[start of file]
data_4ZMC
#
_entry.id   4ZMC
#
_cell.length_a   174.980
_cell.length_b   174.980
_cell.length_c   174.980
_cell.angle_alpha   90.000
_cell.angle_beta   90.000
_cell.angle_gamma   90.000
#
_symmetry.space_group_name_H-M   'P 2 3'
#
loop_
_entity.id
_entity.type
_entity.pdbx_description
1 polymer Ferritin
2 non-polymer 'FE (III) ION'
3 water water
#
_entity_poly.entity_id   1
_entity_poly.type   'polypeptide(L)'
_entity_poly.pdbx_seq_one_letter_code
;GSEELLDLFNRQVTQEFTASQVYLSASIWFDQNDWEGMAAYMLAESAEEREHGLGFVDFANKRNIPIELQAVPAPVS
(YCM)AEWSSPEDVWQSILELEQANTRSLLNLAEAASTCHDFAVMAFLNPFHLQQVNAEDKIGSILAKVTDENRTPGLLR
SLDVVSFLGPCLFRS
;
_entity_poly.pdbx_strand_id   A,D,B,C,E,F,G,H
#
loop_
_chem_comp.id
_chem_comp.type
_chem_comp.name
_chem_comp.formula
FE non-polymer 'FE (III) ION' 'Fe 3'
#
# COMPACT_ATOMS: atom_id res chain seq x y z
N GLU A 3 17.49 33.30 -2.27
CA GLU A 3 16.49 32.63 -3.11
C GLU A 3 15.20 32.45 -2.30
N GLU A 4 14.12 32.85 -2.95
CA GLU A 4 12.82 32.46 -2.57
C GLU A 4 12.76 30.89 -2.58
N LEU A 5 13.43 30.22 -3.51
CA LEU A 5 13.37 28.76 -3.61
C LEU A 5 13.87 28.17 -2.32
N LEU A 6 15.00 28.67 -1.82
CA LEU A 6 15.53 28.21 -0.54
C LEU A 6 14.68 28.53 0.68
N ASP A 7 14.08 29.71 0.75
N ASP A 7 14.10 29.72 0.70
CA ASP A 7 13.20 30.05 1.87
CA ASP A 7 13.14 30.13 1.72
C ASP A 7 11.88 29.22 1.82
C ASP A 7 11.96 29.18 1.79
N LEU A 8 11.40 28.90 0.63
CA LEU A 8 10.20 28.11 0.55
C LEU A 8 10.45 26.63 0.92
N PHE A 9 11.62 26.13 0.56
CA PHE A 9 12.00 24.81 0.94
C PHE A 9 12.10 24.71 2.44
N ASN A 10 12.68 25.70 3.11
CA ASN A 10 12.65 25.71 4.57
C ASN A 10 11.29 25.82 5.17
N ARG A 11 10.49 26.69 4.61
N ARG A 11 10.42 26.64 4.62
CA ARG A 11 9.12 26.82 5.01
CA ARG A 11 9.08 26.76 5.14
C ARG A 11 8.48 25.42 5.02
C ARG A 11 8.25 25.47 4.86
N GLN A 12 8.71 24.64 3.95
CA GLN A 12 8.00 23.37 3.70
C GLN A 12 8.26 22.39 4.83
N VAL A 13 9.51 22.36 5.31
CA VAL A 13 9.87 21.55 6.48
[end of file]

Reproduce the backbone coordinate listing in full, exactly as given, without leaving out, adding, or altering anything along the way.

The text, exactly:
data_4ZMC
#
_entry.id   4ZMC
#
_cell.length_a   174.980
_cell.length_b   174.980
_cell.length_c   174.980
_cell.angle_alpha   90.000
_cell.angle_beta   90.000
_cell.angle_gamma   90.000
#
_symmetry.space_group_name_H-M   'P 2 3'
#
loop_
_entity.id
_entity.type
_entity.pdbx_description
1 polymer Ferritin
2 non-polymer 'FE (III) ION'
3 water water
#
_entity_poly.entity_id   1
_entity_poly.type   'polypeptide(L)'
_entity_poly.pdbx_seq_one_letter_code
;GSEELLDLFNRQVTQEFTASQVYLSASIWFDQNDWEGMAAYMLAESAEEREHGLGFVDFANKRNIPIELQAVPAPVS
(YCM)AEWSSPEDVWQSILELEQANTRSLLNLAEAASTCHDFAVMAFLNPFHLQQVNAEDKIGSILAKVTDENRTPGLLR
SLDVVSFLGPCLFRS
;
_entity_poly.pdbx_strand_id   A,D,B,C,E,F,G,H
#
loop_
_chem_comp.id
_chem_comp.type
_chem_comp.name
_chem_comp.formula
FE non-polymer 'FE (III) ION' 'Fe 3'
#
# COMPACT_ATOMS: atom_id res chain seq x y z
N GLU A 3 17.49 33.30 -2.27
CA GLU A 3 16.49 32.63 -3.11
C GLU A 3 15.20 32.45 -2.30
N GLU A 4 14.12 32.85 -2.95
CA GLU A 4 12.82 32.46 -2.57
C GLU A 4 12.76 30.89 -2.58
N LEU A 5 13.43 30.22 -3.51
CA LEU A 5 13.37 28.76 -3.61
C LEU A 5 13.87 28.17 -2.32
N LEU A 6 15.00 28.67 -1.82
CA LEU A 6 15.53 28.21 -0.54
C LEU A 6 14.68 28.53 0.68
N ASP A 7 14.08 29.71 0.75
N ASP A 7 14.10 29.72 0.70
CA ASP A 7 13.20 30.05 1.87
CA ASP A 7 13.14 30.13 1.72
C ASP A 7 11.88 29.22 1.82
C ASP A 7 11.96 29.18 1.79
N LEU A 8 11.40 28.90 0.63
CA LEU A 8 10.20 28.11 0.55
C LEU A 8 10.45 26.63 0.92
N PHE A 9 11.62 26.13 0.56
CA PHE A 9 12.00 24.81 0.94
C PHE A 9 12.10 24.71 2.44
N ASN A 10 12.68 25.70 3.11
CA ASN A 10 12.65 25.71 4.57
C ASN A 10 11.29 25.82 5.17
N ARG A 11 10.49 26.69 4.61
N ARG A 11 10.42 26.64 4.62
CA ARG A 11 9.12 26.82 5.01
CA ARG A 11 9.08 26.76 5.14
C ARG A 11 8.48 25.42 5.02
C ARG A 11 8.25 25.47 4.86
N GLN A 12 8.71 24.64 3.95
CA GLN A 12 8.00 23.37 3.70
C GLN A 12 8.26 22.39 4.83
N VAL A 13 9.51 22.36 5.31
CA VAL A 13 9.87 21.55 6.48